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#22 Of Our Amazing People Living with HIV: Greg Gonsalves

gregg gonsalves

Gregg Gonsalves went from the streets with ACT UP to the halls of Yale University.

Like a lot of young gay men in the 1980s, Gregg Gonsalves dropped out of college and took a stand as part of ACT UP, the direct action protest group pushing for change around HIV and AIDS policies, medications, and stigma. He wasn’t living with HIV at the time (he became poz in 1996), but he was part of a community that was swiftly overwhelmed by the disease. Fast forward to 2018, and Gonsalves has just been awarded one of the country’s highest honors: The MacArthur Fellowship.

Called the “Genius Grant” by those in the know, the fellowship goes to the 25 most promising and innovative thinkers in the country each year — and it comes with a stipend of more than half a million dollars, which can be used in any way to support their work.

For Gonsalves, that money goes towards funding his life’s passion: connecting people living with HIV with top-tier researchers who push for global advances in scientific knowledge of the disease.

After decades of activism, in his 40s, Gonsalves “decided I wanted a new set of tools to do the work, so I decided to come back to school,” he says in a new MacArthur Fellows video. He got a degree in biology and a PhD in quantitative health from Yale University, where he’s currently an assistant professor in the Department of Epidemiology of Microbial Diseases, an associate (adjunct) professor and research scholar at Yale Law School, and codirector of the Global Health Justice Partnership and the Collaboration for Research Integrity and Transparency.

The cofounder of the Treatment Action Group (TAG) in the early-1990s, Gonsalves is now an epidemiologist and global health advocate. Among his projects are mathematical models that help show “how to identify hot spots for HIV testing in real time in order to maximize identification of undiagnosed HIV-positive persons.”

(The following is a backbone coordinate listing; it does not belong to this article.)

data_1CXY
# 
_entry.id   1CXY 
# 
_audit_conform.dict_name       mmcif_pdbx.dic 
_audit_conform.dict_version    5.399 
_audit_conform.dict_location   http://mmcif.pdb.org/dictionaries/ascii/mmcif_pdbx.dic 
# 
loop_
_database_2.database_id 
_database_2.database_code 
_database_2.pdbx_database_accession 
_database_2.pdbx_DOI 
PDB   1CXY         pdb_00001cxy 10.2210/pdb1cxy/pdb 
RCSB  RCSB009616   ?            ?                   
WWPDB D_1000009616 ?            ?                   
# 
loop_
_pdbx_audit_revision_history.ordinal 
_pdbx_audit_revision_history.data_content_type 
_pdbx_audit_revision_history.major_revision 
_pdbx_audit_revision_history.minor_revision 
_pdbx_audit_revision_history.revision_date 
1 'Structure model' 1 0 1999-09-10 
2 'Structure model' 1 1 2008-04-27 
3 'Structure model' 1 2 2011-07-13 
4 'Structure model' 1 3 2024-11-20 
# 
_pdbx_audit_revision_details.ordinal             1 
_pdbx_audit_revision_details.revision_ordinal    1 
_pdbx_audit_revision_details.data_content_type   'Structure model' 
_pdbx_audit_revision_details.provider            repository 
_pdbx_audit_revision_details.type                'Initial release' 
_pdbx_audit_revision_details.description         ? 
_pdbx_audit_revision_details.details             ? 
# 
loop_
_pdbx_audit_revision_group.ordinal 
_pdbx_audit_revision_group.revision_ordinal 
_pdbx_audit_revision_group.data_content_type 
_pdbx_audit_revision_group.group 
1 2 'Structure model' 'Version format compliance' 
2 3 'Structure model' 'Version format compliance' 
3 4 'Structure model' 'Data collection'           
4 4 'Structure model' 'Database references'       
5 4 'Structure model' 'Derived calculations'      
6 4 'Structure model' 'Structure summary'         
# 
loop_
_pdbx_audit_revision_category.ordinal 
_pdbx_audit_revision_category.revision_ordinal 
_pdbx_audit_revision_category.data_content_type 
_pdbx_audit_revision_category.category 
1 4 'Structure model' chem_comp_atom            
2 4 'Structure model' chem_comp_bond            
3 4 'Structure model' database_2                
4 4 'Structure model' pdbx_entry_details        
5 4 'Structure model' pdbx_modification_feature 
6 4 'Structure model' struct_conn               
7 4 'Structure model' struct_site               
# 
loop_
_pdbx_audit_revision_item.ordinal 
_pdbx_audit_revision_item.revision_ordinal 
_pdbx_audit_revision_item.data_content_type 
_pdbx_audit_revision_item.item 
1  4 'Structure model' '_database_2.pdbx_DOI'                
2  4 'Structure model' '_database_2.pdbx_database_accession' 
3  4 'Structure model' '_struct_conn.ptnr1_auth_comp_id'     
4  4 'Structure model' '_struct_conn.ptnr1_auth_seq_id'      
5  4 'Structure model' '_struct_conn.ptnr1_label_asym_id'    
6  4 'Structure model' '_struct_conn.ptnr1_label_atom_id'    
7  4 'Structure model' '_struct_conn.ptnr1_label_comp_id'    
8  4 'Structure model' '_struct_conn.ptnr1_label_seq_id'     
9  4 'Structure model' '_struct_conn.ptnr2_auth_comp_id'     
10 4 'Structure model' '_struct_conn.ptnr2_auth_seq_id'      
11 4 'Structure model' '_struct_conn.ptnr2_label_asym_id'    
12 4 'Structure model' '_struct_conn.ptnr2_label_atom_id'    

That work helps organizations minimize the places where people living with HIV tend to drop out of treatment, and it also helps understand how emerging outbreaks occur. He mapped out the Scott County, Ind., outbreak for example, and how the lack of needle exchange programs helped propel transmissions.

In another line of research, Gonsalves examined the link between high rates of sexual violence against women living in Cape Town, South Africa, in settlements where bathroom facilities were far away and left women vulnerable to attacks. Gonsalves’s mathematical model showed the optimal number of new facilities and demonstrated that sanitation investments by the city would significantly reduce instances of sexual violence as well as their associated costs.

Gonsalves also cofounded the Global Health Justice Partnership, an interdisciplinary initiative between the schools of law and public health at Yale University. The GHJP program uses an interdisciplinary approach to solving contemporary problems at the intersections of global health, human rights, and social justice.

“My work is designed to give politicians and policymakers the information they need to make better decisions for better public health,” Gonsalves says.

In the video, Gonsalves gives an example: “One of the projects I’m working on now is using a set of algorithms or mathematical tools that were originally designed to figure out how to go to the hottest slot machine in a casino.”

He continues, “But we’re using that same kind of thinking and decision-making algorithms to figure out where to test for HIV infection, to find the greatest number of HIV-positive people who are still undiagnosed.”

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